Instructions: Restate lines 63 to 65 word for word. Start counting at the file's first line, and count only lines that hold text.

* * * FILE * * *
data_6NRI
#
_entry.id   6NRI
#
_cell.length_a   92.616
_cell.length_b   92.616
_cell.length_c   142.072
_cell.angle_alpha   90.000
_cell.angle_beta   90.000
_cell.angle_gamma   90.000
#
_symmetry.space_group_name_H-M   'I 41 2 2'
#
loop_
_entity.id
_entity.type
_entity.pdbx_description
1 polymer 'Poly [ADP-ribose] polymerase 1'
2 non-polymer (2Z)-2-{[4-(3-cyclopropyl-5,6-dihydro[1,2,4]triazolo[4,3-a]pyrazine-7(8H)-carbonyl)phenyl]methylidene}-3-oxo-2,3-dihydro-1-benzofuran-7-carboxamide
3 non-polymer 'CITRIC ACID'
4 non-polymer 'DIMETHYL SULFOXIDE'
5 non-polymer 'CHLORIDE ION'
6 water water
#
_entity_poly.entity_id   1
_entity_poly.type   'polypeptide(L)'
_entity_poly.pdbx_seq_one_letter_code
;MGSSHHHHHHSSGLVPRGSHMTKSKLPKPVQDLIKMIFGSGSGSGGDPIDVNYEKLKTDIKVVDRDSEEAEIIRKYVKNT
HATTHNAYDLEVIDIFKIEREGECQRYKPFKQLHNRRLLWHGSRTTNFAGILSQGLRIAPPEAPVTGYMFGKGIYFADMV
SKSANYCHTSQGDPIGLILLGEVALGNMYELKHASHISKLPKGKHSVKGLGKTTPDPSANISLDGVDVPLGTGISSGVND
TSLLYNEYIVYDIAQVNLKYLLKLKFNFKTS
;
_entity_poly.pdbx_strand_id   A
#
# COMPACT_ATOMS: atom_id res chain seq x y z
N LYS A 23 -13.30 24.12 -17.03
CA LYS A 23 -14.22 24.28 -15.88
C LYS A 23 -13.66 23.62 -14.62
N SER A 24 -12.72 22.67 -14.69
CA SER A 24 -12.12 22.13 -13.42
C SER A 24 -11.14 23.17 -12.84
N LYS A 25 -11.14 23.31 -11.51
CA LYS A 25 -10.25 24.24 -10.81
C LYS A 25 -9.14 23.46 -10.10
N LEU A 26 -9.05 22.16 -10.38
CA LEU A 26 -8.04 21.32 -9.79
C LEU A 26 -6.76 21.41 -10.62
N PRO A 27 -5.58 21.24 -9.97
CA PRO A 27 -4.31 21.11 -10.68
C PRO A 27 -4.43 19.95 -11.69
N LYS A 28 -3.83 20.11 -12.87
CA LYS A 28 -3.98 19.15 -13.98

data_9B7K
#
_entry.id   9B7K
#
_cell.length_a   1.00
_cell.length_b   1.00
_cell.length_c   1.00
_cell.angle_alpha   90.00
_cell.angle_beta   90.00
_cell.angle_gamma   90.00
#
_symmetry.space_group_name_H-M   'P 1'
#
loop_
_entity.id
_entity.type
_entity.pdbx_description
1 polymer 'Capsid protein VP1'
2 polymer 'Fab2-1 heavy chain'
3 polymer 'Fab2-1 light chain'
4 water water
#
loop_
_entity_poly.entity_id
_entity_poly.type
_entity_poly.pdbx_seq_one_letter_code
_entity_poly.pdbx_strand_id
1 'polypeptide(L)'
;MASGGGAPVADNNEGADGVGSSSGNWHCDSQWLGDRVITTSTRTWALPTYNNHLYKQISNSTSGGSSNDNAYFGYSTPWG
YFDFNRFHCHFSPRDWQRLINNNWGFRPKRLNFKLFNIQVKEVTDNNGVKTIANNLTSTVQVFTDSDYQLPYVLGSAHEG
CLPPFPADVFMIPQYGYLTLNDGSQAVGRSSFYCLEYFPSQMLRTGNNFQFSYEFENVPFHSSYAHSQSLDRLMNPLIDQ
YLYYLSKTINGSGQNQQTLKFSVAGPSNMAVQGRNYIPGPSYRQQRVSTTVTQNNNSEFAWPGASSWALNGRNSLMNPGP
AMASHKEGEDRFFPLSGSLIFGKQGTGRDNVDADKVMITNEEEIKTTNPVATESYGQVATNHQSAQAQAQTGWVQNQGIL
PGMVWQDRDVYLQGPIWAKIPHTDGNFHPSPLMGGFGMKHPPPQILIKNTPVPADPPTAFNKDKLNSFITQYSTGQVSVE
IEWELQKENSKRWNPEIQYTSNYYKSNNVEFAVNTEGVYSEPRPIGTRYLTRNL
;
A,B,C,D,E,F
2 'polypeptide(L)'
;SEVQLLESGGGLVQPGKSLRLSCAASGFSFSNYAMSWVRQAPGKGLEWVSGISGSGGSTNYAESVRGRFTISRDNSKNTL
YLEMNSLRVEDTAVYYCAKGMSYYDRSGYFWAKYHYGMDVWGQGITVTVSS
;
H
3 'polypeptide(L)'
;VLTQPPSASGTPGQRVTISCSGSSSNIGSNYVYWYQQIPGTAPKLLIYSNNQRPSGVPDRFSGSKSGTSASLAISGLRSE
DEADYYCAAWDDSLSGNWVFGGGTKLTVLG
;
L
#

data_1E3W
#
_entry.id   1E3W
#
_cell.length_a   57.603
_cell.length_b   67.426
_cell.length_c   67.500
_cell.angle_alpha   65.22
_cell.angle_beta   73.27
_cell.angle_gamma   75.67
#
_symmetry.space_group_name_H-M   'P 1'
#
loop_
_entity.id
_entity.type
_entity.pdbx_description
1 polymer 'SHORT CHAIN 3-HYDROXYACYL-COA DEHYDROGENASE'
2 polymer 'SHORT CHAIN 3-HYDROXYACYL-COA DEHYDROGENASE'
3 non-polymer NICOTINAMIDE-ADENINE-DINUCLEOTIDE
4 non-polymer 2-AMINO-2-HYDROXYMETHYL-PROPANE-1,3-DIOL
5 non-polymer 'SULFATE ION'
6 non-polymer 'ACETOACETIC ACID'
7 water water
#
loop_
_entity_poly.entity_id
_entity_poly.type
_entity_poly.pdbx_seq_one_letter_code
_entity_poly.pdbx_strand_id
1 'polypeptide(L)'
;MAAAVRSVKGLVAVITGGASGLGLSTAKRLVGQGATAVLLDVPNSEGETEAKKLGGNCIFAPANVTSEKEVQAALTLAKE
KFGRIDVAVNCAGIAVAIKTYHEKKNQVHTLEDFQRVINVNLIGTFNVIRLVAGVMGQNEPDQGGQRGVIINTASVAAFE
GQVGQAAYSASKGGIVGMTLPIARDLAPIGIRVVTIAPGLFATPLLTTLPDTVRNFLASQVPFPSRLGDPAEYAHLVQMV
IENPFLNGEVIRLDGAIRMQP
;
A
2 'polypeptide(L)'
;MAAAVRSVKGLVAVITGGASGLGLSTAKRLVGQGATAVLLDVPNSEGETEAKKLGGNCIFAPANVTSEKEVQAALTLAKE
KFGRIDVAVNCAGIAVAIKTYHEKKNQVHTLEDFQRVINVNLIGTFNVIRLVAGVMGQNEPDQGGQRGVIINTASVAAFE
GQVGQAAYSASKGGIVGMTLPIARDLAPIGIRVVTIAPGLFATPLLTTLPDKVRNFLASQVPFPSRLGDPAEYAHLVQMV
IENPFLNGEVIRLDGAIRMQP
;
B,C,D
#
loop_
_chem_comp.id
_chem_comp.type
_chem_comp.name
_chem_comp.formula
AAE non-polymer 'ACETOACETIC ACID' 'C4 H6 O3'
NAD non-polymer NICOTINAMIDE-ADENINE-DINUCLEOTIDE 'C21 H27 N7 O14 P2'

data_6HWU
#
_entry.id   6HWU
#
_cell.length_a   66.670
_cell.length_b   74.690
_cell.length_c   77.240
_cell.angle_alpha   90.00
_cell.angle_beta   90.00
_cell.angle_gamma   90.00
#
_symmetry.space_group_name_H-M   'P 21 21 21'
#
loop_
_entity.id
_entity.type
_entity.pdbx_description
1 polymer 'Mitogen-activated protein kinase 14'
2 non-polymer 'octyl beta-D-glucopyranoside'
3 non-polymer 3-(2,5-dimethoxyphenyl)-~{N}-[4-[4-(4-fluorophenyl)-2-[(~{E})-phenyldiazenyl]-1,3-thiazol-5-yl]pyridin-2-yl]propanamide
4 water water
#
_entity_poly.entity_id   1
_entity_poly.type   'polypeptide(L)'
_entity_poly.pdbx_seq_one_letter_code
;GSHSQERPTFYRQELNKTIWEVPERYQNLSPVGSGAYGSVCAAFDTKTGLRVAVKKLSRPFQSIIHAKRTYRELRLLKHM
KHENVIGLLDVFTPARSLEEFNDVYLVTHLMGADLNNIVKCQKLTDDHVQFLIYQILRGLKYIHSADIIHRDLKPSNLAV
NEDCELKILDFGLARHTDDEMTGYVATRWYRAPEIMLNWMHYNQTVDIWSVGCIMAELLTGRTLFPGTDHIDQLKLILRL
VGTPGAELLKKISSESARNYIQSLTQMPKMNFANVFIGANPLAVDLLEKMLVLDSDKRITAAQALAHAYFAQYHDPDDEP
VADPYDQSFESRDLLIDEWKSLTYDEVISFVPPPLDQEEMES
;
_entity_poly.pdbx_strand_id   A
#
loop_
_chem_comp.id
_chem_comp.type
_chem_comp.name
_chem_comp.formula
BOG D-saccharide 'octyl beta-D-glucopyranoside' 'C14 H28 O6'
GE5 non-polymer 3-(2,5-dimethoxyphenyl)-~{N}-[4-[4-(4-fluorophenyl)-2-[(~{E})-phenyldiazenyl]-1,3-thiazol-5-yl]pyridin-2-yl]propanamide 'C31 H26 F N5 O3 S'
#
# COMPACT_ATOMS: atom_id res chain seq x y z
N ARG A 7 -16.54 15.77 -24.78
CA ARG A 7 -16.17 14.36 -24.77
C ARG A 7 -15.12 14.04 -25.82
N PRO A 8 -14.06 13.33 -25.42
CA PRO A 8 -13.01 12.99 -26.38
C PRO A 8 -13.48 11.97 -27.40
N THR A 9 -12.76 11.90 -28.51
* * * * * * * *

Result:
#
_symmetry.space_group_name_H-M   'P 1'
#